Month: December 2016

Let’s Take This Moment to Reflect

Let’s Take This Moment to Reflect

Sophomore year, the halfway point of college. After the first semester, I have had so many fun, moving, and meaningful experiences that I will cherish. From Peer Advising, to being a Kuya in Kapwa, to studying abroad in the summer; when my parents told me that college was the peak of their educational career, they were right.

Peer Advising:

During my first year at Loyola, UNIV 101, and most especially my peer advisor, made my first semester of college. My PA was friendly, encouraging, and became a close friend of mine! She gave me tips and techniques on how to be a successful student and a more intentional person. When applying to be a Peer Advisor, both her and my Academic Advisor were so helpful in the application process and it is because of their help and inspiration that I got the position. Being a Peer Advisor was both a lot of work but truly meaningful throughout. I have learned to be an active listener, a person of empathy, and the importance of being genuine. Being paired up with such an amazing advisor enhanced my experience as I learned to become of a leadership position in the classroom. Even adjusting the new curriculum was a challenge for me. However, I embraced the challenge and made it my mission to facilitate teaching my students on justice, acceptance, and diversity. My biggest take away however is how the PA staff and the advising staff are all in to help each other, even through difficult times. My staff was especially helpful and understanding when I had a medical emergency. We were there for each other in both times of joy and sadness, by being a shoulder and an embrace for others.

KAPWA (Loyola’s Filipino Student Organization): 

I identify as a Spanish-Filipino, and I am a minority in my hometown and my high school. After being admitted to Loyola, I knew I wanted to be part of KAPWA, Loyola’s Filipino Student Organization. With a combination of culture, dance, social justice, community, and most importantly, food; I was instantly drawn to the group! During my freshman year, I had three Ates (older ‘sister’ mentors) and two other bunsos (younger, first year students like myself). We all bonded very quickly and have been close ever since. During my sophomore year, I became a Kuya (an older ‘brother’ mentor) with a fellow Ate and had two wonderful bunsos. Both of them are super friendly and have been loving Loyola! We all enjoy spending quality time with each other and have a mutual interest with, you guessed it, food!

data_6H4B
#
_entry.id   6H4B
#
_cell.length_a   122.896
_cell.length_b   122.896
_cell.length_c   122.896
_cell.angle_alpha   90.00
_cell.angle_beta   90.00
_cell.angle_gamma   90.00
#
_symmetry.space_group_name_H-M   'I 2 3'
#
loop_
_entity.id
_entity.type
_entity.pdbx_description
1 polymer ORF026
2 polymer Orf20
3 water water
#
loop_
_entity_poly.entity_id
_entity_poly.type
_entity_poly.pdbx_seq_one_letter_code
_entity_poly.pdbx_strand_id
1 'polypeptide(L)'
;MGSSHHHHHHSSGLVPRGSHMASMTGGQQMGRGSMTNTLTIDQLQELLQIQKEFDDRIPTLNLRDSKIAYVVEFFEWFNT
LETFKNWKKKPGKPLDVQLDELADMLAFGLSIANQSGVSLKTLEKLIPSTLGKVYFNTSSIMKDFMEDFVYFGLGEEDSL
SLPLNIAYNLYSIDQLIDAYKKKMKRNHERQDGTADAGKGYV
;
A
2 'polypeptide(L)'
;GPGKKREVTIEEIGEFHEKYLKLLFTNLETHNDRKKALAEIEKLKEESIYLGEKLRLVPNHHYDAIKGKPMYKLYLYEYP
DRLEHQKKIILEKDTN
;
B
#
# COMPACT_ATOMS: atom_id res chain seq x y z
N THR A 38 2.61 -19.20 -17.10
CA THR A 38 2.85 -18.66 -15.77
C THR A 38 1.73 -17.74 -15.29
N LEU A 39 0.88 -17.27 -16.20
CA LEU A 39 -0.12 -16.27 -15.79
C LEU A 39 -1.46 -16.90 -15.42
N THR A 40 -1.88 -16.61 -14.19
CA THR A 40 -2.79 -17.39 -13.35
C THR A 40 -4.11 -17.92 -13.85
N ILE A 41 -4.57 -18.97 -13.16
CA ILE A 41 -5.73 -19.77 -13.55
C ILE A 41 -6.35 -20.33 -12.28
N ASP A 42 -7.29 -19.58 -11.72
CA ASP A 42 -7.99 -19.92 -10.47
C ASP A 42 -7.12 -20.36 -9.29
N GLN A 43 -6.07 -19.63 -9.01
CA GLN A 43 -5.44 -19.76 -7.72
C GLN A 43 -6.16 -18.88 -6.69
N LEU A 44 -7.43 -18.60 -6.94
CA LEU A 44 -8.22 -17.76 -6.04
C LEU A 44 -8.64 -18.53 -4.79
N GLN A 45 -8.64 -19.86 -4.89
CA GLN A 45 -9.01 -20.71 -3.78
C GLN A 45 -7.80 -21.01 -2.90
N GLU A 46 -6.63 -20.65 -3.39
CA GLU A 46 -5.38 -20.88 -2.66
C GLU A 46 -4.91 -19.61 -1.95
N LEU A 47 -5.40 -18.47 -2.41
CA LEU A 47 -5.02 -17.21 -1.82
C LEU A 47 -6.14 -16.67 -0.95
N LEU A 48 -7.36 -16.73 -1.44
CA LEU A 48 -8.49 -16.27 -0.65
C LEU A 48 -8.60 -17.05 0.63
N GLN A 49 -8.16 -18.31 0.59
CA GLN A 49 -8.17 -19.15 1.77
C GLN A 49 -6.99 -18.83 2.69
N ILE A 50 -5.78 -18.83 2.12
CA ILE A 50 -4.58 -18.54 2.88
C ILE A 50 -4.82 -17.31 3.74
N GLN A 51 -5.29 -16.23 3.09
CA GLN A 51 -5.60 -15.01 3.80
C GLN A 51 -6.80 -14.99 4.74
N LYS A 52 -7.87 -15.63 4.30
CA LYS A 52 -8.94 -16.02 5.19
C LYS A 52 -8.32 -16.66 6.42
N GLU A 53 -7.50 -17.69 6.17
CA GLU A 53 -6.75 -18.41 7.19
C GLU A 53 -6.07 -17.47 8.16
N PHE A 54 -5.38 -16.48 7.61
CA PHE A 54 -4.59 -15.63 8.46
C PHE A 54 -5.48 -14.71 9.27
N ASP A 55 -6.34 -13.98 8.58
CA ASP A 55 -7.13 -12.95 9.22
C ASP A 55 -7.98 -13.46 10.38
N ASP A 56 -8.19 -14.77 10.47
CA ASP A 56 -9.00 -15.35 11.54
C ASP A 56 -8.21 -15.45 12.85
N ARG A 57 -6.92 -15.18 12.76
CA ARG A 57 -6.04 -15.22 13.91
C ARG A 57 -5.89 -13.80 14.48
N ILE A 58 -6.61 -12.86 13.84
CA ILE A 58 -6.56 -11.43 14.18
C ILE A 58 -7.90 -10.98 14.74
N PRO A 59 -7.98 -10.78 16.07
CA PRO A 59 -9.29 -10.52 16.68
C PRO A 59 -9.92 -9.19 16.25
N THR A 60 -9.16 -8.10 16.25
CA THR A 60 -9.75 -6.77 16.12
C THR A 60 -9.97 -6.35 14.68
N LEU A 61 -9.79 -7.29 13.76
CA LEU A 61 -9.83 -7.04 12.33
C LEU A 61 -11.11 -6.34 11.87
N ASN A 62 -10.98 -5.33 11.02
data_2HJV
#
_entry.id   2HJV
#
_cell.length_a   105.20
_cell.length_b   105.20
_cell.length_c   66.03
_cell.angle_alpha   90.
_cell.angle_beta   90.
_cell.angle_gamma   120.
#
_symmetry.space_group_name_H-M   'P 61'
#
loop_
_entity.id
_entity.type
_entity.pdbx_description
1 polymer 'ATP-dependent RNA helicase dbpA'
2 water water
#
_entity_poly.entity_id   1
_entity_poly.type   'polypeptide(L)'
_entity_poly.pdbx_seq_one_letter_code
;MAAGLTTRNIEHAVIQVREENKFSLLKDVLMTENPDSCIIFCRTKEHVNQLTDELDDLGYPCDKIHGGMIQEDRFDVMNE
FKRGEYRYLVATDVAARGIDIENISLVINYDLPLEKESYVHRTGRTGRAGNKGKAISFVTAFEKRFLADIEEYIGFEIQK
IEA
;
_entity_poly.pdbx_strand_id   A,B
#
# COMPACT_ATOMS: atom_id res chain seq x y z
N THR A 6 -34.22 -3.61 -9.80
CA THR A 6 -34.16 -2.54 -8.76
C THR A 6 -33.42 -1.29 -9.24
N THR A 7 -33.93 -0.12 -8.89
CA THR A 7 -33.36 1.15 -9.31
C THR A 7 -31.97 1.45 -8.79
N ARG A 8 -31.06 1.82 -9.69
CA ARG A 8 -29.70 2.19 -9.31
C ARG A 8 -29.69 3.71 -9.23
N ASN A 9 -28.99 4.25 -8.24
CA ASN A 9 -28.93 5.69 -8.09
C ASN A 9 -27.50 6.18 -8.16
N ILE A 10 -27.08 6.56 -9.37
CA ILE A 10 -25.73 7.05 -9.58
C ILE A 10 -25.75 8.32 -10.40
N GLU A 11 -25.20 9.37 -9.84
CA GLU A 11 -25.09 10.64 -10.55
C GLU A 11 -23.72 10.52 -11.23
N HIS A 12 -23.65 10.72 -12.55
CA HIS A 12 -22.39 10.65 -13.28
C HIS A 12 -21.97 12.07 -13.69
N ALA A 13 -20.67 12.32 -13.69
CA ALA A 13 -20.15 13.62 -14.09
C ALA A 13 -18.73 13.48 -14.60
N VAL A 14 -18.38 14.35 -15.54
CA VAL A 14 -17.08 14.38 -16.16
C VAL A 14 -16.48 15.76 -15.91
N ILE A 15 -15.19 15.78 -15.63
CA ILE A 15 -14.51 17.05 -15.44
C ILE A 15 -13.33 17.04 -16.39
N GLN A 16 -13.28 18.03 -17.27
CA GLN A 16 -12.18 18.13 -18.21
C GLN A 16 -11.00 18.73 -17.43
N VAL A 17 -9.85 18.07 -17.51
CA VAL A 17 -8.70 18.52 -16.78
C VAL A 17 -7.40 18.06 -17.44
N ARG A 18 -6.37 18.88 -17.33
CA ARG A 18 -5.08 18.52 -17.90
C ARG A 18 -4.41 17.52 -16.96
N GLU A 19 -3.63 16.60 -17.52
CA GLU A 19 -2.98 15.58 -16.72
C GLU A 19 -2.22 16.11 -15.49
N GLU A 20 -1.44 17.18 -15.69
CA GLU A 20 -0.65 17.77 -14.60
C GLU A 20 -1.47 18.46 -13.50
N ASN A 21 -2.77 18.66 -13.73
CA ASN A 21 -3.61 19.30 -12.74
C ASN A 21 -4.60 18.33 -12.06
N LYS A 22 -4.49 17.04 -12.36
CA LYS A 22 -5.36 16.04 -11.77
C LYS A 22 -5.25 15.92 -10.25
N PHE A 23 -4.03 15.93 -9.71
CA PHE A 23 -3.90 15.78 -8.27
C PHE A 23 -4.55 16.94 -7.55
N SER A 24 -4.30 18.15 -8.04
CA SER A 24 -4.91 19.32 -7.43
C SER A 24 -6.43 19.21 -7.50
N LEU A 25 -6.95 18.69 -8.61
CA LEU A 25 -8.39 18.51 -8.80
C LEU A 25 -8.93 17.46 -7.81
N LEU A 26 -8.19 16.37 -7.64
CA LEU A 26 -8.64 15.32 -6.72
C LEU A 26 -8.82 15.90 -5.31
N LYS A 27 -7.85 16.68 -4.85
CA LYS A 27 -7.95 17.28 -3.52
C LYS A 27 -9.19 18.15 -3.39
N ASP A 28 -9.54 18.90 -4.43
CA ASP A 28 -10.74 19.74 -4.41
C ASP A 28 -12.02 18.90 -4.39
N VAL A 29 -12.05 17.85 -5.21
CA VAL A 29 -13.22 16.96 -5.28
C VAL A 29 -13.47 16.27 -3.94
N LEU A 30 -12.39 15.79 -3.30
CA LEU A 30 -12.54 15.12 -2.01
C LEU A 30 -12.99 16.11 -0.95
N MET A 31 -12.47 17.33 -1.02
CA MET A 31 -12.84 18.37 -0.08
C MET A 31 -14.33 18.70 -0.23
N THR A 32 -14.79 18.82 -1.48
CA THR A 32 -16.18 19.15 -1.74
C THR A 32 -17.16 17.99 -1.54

Study Abroad:

This summer, I have been given the opportunity to study abroad in Santiago, Chile for a Digital Storytelling Course through Loyola’s School of Communications. From May 12-29th, I will be creating a Video Documentary on an aspect of Chilean culture. From exploring the city’s museums and churches to biking around Santiago; I cannot wait for the experience. But the highlight of the trip, exploring and trying Chilean cuisine.

That’s a Wrap!

That’s a Wrap!

The semester is finally almost to an end, and with finals in full swing, I think it’s a good time to do some reflection on how this past semester has been.

As a freshman last year there was a lot for me to take in. Between no longer living at home, to living in the city of Chicago, to adjusting to college courses, I never really found the time to become an active member on campus. This year however, I was able to really take the time and get involved, and I don’t see it slowing down any next semester.

From working here and operating various social media accounts like Instagram and Twitter, to giving tours to prospective students, to working at WLUW LUC’s radio station, and deciding next semester to work for Diminuendo, I’ve been able to really see what it means to be a Rambler. I was able to learn how there are so many communities that help our students feel welcome here, and all we have to do is reach out and give it a shot. And despite knowing about how much the word ‘Community’ meant to Loyolans last semester, I was able to take solace in a number of these communities, outside of my friend group. And to any incoming freshman or freshman who haven’t found themselves a community yet, it’s entirely possible to find one that works best for you, with likeminded people being abound, whether that’s a fraternity/sorority, one of the many clubs and organizations, or even working at the Radio Station with your’s truly.

This past semester I was also finally able to take classes geared towards my major as well as 200 and 300-level courses, which was able to really give me a taste of how brilliant our professors. To be able to go into my professor’s office hour’s and just get to know them better has by far been one of the best decisions I’ve been able to make this year. Each and every one of them comes from such a brilliant background, spending years in their field of study, and each one of them really does want to see each of their students successful, if they can do anything to help them grow and develop.

It’s been amazing to be at a University that I feel at home at, and I truly hope that all of you have the ability to do the same. I can’t wait for the experiences to come

Happy Holidays to everyone, and good luck on the rest of finals, Ramblers!!!